Another good one is the plastic box with the one-way door. It’s basically a long rectangular plastic box with a door at one end. The mouse pushes through the door, then it falls shut behind him. The problem with these is that you have to get to it pretty quickly and let the mouse out – because it doesn’t kill them. And if you leave them in there too long, they may eat their way through the plastic. It happens. The other thing is that you are still dealing with a live mouse. You have to find a place to dump the body. A garbage dumpster is good. But if you release him too close to home, he’ll just come right back. And if you plan on letting him go only to kill him, why not just get a Victor? The only advantage I see to one of these is if you’re trying to catch live mice to feed to your pet python. That would be smart spending right there.
One of the newer ideas that is actually growing in popularity is the glue trap. You set out a rectangle of highly adhesive glue-coated cardboard and drop your cheese in the middle. The mouse runs across the board and – well, he doesn’t really run across it. He runs onto it. And that’s all she wrote. He’s never running off of it. The glue is so tacky he basically just becomes one with the board. If you want to pull the mouse off, you’re going to pull him in half, leaving his underside still attached to the trap. This is not the most humane of the traps, in that it leaves the mouse there alive with nowhere to go, until he starves to death. If you don’t care, then you’re good. These are very effective traps, in that several mice can fit on one trap before you get rid of it, and it’s almost guaranteed none of them will actually make it to the bait.
The final one we’ll discuss is the homemade mass grave mouse trap. If you have a heavy infestation, this might be the one for you. You take a five-gallon bucket, fill it halfway with water, then run a long shank or screw across the upper part, right through a can coated with peanut butter. You can then build a ramp from the floor up to the edge of the bucket. The mice run up the ramp, jump across to the can, the can spins and they fall into the water. You could potentially catch twenty or thirty mice in one of these setups. You wouldn’t want to drink that water though.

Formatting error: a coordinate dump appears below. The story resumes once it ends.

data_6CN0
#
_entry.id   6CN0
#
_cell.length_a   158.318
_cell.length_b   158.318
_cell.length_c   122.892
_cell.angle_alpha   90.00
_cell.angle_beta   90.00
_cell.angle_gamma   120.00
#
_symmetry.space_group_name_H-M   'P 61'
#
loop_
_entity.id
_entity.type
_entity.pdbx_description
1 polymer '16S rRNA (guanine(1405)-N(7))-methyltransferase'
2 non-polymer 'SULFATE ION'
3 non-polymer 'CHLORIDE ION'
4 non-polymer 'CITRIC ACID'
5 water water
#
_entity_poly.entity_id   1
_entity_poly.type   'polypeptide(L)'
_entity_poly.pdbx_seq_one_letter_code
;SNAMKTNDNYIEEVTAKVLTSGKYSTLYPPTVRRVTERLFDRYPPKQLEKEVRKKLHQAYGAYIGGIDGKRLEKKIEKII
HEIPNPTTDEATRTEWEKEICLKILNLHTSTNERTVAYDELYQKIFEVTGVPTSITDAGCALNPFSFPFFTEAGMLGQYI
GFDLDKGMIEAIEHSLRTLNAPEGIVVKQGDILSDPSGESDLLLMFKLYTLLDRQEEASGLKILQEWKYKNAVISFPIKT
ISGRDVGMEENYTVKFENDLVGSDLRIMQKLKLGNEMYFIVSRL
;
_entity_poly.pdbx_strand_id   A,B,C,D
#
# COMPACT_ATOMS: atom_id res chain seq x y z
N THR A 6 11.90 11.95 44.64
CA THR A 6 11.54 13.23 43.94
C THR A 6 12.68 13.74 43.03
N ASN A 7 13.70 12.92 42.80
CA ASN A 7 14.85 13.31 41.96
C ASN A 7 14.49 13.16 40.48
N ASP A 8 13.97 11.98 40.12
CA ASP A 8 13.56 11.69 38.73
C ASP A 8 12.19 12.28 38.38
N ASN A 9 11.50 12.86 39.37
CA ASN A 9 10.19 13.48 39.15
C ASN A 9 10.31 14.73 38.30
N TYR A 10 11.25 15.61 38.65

So which one works for you? Well, it really depends on where your problem is, how many rodents you’re dealing with, the size of them, and how humane you want to be. In the long run, each of these methods may be just as effective as any other, but each involves a different level of involvement with the dead mouse. If you’re not afraid of the little critters, then – like me – you’ll go for the one with the most potential for complete extinction. When I leave for a trip, I’ll cover a large area of the garage floor with the glue traps. And I expect when I come back I’ll have all the mice taken care of.
Of course, the best trap of all might be the natural one. Get yourself a good mousing cat, and set him loose. You may never see a live mouse again.